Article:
The great comedian/director Jacques Tati’s 1967 comedy, focusing on events taking place during a single day and set in an enormous phantasmagorical movie set, recalls both Ulysses and Jerry Lewis’s The Ladies’ Man. Tati also pays homage to animator Tex Avery’s cautionary cartoon The House Of Tomorrow when he finds himself in an exhibit touting technological advances that are more horrifying than heartening. In short, a movie-lover’s dream date. Filmed in 70mm over the course of two years, Tati’s meta-masterpiece was not a commercial success, perhaps because, in Truffaut’s words, “it is a film that comes from another planet, where they make films differently.”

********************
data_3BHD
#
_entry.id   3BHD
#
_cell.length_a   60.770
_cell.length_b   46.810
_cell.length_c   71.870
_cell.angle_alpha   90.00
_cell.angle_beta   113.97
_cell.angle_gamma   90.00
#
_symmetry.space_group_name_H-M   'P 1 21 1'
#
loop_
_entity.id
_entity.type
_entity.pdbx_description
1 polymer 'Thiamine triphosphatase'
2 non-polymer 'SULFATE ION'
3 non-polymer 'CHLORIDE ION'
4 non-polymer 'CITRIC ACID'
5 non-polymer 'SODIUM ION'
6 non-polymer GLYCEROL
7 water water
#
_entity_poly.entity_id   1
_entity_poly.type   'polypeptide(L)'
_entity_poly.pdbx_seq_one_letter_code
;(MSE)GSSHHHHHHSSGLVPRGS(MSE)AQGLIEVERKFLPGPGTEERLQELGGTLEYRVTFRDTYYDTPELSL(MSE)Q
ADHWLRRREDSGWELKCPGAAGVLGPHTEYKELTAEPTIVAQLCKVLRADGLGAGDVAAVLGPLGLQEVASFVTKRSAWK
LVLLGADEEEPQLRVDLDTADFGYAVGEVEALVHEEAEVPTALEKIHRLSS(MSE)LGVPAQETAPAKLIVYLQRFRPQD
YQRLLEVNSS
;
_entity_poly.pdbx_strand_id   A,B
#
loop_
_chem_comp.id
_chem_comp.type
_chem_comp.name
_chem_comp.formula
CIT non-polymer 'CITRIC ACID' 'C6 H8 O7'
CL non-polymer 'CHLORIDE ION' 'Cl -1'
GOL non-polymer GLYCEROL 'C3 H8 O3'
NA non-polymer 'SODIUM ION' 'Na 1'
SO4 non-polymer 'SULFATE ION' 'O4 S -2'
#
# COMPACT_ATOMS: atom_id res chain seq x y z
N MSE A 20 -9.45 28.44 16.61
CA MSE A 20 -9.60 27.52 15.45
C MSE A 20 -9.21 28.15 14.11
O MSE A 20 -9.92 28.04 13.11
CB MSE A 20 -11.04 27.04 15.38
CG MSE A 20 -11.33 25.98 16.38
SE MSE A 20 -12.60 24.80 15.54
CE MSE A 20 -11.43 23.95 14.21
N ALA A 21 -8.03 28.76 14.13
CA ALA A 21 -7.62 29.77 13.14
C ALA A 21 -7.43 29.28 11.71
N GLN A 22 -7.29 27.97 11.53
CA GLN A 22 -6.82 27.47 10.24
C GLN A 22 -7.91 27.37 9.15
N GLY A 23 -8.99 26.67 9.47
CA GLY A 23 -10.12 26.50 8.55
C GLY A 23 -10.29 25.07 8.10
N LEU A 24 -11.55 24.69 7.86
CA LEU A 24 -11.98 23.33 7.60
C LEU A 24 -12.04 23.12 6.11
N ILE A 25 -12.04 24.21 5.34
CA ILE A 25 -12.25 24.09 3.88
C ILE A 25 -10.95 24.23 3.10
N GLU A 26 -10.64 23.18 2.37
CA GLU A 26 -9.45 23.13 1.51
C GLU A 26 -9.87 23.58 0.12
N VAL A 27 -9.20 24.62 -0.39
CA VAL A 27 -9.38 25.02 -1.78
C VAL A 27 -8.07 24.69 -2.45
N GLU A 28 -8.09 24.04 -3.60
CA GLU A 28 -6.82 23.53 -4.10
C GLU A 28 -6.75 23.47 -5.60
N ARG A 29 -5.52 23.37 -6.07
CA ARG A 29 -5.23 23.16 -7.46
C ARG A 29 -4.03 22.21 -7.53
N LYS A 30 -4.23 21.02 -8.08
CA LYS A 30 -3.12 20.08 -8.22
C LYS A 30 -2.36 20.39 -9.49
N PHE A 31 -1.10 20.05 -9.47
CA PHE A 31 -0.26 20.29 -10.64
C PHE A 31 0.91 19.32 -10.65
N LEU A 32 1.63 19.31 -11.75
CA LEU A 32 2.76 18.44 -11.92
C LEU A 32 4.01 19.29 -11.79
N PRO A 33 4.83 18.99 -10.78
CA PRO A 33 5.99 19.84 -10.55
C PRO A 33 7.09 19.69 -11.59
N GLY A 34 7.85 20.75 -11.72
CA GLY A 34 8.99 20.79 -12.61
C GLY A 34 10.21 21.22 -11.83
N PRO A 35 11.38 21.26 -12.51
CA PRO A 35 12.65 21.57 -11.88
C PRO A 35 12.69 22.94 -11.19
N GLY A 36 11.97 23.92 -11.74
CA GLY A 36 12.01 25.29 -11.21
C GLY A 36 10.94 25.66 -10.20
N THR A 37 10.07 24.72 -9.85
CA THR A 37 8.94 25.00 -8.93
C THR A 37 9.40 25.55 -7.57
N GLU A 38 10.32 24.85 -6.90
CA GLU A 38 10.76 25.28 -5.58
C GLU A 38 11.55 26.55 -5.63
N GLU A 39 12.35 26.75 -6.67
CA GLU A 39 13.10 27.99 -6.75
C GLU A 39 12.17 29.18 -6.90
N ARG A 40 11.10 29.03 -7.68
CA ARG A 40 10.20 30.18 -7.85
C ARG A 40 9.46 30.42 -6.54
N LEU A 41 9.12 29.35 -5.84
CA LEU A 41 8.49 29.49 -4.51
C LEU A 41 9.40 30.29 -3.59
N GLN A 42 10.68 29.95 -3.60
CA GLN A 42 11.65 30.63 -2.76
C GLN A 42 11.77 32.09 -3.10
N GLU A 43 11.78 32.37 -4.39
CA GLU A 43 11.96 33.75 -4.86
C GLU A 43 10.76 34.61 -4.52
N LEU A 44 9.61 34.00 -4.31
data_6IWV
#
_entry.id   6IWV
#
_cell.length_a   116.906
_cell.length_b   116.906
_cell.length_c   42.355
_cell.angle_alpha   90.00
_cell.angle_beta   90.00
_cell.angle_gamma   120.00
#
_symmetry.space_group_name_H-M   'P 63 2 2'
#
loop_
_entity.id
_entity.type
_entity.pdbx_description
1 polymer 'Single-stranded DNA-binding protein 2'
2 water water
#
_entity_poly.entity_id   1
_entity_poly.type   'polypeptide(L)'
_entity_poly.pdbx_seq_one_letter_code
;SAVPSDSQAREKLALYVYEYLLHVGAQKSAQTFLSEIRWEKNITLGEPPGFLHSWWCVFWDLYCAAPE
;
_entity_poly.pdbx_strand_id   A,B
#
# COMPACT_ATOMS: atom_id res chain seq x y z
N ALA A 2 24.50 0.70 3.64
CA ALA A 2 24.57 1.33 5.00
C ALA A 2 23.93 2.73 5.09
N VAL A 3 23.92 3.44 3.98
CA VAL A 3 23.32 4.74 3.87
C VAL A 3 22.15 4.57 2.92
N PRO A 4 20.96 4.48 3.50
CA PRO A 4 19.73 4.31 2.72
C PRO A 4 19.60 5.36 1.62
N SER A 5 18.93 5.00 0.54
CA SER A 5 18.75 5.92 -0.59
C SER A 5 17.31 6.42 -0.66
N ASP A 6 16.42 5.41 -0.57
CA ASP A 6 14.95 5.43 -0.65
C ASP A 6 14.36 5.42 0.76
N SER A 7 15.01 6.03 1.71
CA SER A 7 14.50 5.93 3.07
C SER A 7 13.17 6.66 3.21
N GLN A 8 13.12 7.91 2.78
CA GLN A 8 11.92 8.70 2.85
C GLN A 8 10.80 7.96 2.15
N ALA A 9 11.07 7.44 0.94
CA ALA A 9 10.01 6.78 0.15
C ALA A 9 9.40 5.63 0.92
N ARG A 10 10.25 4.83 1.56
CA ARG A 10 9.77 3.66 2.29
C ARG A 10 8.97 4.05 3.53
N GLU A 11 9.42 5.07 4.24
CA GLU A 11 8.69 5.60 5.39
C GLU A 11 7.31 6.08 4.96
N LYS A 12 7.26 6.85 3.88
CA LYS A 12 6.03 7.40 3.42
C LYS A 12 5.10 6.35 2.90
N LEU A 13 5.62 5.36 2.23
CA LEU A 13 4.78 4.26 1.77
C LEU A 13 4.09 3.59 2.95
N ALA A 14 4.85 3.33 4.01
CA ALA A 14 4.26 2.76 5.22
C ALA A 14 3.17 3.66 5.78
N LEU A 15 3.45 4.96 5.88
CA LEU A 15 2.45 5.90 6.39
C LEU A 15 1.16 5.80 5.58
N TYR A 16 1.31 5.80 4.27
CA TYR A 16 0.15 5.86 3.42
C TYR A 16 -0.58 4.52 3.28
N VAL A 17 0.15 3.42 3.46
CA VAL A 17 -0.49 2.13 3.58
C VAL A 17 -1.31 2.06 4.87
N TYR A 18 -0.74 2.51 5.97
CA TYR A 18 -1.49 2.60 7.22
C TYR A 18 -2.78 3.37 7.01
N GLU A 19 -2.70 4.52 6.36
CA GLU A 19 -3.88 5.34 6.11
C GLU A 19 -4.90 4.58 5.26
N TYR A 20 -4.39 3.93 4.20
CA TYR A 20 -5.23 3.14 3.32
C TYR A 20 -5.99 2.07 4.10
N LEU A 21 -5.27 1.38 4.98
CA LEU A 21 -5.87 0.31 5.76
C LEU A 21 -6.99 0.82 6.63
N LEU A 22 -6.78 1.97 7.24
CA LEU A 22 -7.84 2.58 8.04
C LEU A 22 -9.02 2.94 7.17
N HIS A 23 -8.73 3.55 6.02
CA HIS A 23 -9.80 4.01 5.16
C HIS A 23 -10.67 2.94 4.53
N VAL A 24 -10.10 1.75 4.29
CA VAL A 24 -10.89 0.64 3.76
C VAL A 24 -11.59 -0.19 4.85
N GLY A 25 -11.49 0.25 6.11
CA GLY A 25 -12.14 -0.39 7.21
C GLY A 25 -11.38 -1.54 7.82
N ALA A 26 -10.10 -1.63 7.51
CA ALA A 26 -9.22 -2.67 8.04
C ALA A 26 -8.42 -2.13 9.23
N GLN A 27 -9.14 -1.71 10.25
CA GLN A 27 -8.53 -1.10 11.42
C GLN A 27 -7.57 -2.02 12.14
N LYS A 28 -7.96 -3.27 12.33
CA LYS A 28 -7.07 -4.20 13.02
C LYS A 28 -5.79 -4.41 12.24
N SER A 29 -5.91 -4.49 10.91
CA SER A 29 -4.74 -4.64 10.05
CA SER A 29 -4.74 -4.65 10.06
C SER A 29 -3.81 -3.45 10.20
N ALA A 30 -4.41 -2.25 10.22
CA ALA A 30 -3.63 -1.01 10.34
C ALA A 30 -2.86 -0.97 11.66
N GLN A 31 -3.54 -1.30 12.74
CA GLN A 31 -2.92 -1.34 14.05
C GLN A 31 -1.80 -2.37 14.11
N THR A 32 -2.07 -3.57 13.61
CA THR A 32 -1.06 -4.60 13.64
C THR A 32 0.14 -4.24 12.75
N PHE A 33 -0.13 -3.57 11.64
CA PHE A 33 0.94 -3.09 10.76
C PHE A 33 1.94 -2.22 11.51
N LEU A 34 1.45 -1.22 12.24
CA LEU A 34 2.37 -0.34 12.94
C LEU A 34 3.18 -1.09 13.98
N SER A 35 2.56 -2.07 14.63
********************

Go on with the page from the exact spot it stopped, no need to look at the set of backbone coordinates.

About Marshall Harvey
Marshall Harvey is a graduate of the film school at Cal Arts. After working on several documentaries, early music videos, and trailers for New World Pictures, he moved into feature films with The Sword and the Sorcerer. He has edited many movies and television productions with director Joe Dante including The ‘burbs, Matinee, The Second Civil War, Small Soldiers and Masters of Horror. Marshall has also done films with directors Steve Miner (Lake Placid), Mick Garris (Riding the Bullet) and Dario Argento (Dracula 3D).